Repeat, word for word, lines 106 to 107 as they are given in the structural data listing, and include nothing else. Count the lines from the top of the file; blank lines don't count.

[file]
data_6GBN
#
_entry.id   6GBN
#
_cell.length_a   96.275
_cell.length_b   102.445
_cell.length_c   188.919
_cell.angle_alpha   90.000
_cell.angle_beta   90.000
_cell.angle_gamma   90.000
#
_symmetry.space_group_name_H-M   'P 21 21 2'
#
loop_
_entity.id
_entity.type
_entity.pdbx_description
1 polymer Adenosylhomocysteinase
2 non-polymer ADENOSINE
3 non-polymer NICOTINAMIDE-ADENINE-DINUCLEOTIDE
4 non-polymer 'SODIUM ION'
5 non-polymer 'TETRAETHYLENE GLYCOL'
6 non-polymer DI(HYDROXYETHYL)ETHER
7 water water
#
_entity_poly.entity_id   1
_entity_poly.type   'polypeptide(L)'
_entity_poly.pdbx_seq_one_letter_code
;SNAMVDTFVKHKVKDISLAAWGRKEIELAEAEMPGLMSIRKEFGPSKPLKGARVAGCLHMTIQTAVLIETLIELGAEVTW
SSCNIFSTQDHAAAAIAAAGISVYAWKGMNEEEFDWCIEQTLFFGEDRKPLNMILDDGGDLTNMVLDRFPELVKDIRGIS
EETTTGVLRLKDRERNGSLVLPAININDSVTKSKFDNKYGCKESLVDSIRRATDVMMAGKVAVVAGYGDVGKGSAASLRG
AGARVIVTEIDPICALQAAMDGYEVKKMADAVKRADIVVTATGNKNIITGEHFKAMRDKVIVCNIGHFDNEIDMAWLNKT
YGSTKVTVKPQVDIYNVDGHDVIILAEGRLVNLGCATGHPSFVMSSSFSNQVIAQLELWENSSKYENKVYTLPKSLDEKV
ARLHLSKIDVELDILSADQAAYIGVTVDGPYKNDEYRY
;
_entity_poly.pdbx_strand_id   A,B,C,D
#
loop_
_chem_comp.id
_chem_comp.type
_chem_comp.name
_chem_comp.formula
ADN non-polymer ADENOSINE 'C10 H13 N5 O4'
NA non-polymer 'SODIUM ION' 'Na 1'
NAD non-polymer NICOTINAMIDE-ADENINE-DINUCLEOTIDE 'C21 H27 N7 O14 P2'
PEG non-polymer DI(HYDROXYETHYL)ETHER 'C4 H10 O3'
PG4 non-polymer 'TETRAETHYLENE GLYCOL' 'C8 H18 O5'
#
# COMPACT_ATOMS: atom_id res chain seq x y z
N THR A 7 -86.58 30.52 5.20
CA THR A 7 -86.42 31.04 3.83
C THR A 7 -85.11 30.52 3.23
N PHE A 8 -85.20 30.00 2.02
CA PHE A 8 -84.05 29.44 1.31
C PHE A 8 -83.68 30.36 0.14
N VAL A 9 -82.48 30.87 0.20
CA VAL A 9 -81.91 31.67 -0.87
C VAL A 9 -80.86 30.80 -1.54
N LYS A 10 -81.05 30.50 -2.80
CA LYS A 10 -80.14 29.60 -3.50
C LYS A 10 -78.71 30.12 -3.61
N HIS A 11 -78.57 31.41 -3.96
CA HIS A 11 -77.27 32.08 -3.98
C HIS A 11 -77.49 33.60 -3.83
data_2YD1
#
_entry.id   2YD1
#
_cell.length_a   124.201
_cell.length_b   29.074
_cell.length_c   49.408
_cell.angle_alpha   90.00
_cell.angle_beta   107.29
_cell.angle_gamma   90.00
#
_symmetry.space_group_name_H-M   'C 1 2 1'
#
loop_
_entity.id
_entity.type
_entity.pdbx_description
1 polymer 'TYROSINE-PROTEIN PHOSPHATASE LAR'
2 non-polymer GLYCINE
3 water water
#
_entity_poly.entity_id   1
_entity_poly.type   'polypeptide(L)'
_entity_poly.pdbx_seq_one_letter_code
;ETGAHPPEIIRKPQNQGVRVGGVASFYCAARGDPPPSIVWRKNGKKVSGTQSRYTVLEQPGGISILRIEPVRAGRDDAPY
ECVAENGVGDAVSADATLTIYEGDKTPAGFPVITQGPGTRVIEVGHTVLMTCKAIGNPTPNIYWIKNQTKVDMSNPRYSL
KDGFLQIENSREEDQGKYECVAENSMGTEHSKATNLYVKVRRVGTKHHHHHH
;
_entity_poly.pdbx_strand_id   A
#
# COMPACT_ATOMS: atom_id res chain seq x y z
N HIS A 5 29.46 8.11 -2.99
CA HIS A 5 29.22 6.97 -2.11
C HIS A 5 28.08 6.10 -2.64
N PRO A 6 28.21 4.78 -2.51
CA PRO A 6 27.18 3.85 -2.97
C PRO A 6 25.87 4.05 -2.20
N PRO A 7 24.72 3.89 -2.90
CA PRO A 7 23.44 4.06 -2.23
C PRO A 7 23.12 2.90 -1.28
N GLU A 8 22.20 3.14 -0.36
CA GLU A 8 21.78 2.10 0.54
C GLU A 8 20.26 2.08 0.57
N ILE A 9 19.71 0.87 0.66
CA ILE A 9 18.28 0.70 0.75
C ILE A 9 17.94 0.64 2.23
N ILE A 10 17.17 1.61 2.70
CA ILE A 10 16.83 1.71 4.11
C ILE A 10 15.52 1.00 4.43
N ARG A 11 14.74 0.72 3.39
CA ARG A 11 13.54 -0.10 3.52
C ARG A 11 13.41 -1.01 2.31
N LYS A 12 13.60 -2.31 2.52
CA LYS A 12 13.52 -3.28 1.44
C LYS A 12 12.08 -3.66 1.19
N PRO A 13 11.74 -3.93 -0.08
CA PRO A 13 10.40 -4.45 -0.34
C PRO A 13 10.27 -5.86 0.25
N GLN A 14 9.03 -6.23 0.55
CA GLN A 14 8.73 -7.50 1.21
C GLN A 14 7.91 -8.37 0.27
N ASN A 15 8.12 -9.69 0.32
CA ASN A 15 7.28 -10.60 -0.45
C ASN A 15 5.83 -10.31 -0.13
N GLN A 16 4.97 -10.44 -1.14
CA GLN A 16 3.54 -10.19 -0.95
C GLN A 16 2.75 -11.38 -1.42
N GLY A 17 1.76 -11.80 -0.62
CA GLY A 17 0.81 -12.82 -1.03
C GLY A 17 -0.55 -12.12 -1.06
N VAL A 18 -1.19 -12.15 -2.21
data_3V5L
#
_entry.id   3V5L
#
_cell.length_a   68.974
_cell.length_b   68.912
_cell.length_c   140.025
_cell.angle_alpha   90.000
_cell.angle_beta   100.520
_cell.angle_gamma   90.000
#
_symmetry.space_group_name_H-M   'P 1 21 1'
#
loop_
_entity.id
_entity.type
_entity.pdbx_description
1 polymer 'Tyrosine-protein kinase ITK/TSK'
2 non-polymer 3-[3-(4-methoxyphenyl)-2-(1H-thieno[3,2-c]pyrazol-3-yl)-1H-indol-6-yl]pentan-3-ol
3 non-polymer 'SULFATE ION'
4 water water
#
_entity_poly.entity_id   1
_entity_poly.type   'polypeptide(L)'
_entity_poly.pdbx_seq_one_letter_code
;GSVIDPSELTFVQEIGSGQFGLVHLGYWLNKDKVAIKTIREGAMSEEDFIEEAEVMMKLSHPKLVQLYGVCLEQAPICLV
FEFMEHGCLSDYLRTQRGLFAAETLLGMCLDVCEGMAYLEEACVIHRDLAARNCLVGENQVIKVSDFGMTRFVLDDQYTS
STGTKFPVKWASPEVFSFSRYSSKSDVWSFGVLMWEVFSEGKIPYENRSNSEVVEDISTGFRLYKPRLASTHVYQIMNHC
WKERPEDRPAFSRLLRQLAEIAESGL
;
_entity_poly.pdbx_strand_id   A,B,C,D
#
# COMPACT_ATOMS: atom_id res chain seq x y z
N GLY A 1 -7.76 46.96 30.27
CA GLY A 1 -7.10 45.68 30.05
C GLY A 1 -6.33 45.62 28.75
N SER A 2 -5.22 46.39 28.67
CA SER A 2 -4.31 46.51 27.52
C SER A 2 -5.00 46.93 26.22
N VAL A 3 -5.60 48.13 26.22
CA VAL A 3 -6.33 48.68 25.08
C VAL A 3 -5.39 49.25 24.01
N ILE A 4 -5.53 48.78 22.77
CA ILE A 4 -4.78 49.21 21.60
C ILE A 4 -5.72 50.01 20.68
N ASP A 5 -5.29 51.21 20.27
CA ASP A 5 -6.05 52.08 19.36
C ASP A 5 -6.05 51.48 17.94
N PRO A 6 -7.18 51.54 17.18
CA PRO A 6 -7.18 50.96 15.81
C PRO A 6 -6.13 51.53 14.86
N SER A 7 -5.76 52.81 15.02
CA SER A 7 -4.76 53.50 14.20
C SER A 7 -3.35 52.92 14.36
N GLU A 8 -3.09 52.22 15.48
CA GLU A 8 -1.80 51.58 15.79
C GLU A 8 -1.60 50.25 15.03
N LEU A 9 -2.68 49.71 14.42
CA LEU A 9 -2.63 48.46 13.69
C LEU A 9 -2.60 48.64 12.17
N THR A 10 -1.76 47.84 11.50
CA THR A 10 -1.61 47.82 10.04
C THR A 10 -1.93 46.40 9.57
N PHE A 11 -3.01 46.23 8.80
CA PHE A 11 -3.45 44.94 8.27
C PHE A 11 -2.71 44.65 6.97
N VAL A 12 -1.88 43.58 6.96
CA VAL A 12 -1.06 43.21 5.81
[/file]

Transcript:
CA GLU A 8 21.78 2.10 0.54
C GLU A 8 20.26 2.08 0.57